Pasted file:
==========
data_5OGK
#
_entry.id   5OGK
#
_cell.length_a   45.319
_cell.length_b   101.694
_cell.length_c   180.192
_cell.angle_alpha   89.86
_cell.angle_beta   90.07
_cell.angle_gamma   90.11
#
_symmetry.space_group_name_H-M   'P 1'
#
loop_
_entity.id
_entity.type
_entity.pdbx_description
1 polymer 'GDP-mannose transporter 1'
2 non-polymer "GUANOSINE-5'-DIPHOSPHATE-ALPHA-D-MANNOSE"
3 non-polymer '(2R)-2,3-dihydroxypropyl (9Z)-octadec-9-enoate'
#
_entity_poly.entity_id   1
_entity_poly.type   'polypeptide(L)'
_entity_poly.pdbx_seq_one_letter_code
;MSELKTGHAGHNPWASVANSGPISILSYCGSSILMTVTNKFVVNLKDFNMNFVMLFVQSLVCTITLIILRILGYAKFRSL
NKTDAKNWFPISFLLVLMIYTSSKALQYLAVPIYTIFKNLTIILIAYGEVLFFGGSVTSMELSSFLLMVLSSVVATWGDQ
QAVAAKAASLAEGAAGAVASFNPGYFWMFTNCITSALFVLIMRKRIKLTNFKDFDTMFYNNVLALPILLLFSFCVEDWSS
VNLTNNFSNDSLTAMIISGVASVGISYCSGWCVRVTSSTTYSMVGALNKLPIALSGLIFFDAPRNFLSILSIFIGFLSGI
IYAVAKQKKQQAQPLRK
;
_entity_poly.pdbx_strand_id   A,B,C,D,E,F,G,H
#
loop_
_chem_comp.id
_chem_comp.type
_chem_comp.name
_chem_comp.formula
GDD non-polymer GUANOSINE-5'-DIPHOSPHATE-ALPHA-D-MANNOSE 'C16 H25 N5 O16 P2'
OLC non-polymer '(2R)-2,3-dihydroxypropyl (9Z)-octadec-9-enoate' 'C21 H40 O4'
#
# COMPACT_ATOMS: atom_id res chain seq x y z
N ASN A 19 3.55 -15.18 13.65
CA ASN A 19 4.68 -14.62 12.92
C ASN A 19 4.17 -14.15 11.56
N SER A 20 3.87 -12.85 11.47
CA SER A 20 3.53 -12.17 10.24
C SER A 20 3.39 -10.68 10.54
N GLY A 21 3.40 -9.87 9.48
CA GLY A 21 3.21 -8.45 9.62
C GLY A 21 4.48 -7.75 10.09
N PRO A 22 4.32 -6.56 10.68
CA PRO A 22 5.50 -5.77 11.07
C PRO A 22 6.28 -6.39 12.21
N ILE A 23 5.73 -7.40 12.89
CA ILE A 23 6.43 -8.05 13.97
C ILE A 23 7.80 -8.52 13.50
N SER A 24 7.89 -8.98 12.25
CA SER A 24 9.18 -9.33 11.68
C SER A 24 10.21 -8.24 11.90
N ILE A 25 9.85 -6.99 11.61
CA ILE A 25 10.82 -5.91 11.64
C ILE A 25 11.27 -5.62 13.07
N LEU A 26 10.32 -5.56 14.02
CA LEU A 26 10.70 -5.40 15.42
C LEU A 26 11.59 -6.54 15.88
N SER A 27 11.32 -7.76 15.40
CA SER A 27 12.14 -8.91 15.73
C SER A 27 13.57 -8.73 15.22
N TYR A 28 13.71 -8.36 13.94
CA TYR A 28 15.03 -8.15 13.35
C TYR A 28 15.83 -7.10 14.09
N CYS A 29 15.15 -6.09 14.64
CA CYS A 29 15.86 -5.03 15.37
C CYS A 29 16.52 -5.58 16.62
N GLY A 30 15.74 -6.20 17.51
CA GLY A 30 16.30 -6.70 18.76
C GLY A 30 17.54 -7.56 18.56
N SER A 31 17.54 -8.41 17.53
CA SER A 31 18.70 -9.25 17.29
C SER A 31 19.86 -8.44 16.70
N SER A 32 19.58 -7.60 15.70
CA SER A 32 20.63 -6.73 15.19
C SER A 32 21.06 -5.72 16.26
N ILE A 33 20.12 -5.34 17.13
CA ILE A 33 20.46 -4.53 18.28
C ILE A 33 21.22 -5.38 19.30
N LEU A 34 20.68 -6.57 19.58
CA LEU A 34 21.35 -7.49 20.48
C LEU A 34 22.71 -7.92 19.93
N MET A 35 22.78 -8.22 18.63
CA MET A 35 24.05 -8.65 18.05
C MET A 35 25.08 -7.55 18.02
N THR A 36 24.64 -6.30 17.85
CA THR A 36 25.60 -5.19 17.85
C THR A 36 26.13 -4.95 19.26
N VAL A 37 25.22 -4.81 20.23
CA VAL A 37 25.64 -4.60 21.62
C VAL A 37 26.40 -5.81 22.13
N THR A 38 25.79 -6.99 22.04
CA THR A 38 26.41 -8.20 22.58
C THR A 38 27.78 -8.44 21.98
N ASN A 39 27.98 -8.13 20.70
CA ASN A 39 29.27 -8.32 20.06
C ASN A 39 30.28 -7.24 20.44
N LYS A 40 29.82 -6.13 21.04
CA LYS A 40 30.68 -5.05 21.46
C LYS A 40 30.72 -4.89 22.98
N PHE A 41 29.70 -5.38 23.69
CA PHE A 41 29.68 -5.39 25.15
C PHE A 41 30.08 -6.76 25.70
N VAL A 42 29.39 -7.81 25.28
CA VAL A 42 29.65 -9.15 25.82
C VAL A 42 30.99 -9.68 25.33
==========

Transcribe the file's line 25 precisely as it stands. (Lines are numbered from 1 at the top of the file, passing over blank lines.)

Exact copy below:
;MSELKTGHAGHNPWASVANSGPISILSYCGSSILMTVTNKFVVNLKDFNMNFVMLFVQSLVCTITLIILRILGYAKFRSL